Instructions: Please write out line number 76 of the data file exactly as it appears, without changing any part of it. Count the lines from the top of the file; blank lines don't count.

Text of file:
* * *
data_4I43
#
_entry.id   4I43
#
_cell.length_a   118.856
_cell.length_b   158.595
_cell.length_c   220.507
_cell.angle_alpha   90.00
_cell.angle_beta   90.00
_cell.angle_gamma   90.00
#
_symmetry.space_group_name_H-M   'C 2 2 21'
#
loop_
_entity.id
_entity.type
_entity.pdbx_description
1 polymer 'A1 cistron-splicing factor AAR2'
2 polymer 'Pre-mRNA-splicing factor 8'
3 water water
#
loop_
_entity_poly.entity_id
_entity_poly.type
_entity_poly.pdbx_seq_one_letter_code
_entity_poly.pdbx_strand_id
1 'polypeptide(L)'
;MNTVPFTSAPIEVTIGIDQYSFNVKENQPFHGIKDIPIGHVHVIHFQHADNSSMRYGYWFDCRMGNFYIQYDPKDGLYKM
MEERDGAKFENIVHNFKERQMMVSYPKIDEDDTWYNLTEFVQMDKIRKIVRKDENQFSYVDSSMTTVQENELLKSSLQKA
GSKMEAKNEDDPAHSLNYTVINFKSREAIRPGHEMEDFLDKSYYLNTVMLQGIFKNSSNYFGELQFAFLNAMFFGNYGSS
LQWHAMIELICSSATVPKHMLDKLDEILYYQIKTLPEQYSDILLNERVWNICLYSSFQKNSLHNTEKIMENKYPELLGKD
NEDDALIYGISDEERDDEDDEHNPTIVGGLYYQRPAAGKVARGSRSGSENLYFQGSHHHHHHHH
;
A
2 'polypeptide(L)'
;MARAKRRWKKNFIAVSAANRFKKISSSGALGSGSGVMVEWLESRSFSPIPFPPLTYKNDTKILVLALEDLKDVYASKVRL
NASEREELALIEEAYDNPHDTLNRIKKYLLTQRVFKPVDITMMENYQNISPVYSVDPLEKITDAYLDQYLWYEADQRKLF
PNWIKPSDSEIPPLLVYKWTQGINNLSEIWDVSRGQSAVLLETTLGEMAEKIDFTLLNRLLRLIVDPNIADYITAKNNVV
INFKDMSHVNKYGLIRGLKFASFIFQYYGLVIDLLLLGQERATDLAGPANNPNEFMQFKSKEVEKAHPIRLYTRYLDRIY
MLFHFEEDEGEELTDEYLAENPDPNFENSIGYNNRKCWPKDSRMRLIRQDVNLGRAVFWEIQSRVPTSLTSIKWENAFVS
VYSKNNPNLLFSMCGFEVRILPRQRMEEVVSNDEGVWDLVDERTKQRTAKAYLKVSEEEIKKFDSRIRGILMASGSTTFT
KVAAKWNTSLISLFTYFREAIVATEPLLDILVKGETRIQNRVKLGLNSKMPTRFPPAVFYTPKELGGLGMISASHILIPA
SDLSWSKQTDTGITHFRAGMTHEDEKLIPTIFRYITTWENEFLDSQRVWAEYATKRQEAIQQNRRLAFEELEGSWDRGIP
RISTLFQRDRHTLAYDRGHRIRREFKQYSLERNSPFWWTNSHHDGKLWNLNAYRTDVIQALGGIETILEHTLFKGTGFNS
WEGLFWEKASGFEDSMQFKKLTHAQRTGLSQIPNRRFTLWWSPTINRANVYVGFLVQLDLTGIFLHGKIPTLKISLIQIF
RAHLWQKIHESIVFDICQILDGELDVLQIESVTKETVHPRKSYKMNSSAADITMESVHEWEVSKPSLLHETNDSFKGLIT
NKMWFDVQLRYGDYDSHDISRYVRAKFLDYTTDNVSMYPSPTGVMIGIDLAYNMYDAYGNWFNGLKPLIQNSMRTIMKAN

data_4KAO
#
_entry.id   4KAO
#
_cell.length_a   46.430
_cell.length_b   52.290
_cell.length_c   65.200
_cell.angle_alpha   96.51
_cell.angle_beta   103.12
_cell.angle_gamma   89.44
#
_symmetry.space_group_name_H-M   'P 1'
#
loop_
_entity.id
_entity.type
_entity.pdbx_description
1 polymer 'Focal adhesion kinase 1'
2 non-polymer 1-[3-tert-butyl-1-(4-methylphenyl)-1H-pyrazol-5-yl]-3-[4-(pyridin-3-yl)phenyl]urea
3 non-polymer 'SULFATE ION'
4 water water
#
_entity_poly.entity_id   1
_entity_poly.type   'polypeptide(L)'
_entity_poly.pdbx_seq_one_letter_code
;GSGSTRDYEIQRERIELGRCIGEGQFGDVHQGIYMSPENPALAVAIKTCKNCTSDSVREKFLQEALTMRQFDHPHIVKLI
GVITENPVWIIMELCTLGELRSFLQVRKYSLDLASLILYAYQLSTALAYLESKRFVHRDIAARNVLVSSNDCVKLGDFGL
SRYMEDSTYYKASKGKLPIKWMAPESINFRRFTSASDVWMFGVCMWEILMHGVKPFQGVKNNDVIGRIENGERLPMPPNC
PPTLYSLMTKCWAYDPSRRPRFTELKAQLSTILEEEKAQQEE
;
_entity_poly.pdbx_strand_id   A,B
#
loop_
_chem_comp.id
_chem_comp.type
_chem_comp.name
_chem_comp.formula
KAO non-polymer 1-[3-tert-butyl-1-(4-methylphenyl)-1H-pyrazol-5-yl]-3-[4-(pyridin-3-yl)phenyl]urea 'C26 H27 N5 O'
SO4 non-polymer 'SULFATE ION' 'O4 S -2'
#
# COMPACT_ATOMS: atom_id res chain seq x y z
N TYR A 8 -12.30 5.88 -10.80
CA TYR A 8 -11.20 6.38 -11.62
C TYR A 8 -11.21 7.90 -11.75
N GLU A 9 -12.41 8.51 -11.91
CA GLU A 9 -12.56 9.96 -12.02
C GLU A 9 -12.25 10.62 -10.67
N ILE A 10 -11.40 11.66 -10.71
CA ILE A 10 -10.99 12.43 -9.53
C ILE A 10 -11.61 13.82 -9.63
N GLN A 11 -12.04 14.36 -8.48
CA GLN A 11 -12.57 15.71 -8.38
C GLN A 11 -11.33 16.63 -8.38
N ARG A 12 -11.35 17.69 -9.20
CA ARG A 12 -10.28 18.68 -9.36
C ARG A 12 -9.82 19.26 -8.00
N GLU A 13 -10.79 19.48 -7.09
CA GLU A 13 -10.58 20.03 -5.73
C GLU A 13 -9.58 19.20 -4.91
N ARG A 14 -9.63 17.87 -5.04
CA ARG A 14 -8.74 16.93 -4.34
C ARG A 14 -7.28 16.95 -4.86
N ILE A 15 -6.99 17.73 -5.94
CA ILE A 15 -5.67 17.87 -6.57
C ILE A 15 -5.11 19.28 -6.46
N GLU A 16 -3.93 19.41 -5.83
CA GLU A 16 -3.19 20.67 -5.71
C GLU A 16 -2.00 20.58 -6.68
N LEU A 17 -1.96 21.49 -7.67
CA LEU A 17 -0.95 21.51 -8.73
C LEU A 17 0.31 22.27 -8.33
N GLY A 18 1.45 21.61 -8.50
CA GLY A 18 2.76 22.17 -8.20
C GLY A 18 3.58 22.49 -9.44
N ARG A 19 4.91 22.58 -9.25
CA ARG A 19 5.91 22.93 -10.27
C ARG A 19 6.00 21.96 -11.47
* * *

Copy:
PPTLYSLMTKCWAYDPSRRPRFTELKAQLSTILEEEKAQQEE